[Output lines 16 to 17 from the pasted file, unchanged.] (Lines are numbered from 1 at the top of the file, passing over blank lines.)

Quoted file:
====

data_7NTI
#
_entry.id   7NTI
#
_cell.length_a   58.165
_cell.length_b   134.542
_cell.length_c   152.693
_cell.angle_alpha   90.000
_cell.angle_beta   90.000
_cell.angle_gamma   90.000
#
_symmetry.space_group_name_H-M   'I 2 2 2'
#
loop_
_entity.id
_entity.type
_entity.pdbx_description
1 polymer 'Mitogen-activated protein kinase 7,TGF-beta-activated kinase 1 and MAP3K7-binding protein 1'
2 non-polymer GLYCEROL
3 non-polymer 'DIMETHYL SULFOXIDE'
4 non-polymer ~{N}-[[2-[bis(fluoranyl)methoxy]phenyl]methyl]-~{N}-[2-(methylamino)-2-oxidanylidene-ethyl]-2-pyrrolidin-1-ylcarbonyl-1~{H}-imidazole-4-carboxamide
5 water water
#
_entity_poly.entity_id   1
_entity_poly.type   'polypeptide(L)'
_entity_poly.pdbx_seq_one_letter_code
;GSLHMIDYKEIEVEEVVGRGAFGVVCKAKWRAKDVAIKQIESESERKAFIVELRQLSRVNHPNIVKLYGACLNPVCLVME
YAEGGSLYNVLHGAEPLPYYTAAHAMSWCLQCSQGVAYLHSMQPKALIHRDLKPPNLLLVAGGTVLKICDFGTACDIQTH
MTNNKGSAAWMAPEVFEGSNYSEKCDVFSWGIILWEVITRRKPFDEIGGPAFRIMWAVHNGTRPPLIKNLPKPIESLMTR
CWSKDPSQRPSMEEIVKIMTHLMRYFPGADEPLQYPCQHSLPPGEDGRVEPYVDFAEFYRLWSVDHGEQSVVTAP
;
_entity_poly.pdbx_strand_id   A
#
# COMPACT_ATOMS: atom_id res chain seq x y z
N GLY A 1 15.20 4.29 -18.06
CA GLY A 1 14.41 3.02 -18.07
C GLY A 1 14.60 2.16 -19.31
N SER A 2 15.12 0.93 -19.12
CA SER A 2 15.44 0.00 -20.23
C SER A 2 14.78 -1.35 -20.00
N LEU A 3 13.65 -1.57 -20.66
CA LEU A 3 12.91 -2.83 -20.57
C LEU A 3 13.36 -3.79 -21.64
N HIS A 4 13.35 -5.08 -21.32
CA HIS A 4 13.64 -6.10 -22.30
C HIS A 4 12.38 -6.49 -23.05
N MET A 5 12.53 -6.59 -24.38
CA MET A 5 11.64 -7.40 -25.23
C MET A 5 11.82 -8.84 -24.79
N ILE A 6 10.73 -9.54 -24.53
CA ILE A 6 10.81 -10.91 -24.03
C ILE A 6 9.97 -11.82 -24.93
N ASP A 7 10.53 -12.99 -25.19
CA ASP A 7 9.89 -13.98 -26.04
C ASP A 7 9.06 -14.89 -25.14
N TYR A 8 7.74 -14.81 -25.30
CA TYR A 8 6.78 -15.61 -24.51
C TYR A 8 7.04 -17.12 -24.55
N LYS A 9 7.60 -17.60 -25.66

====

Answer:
_entity.type
_entity.pdbx_description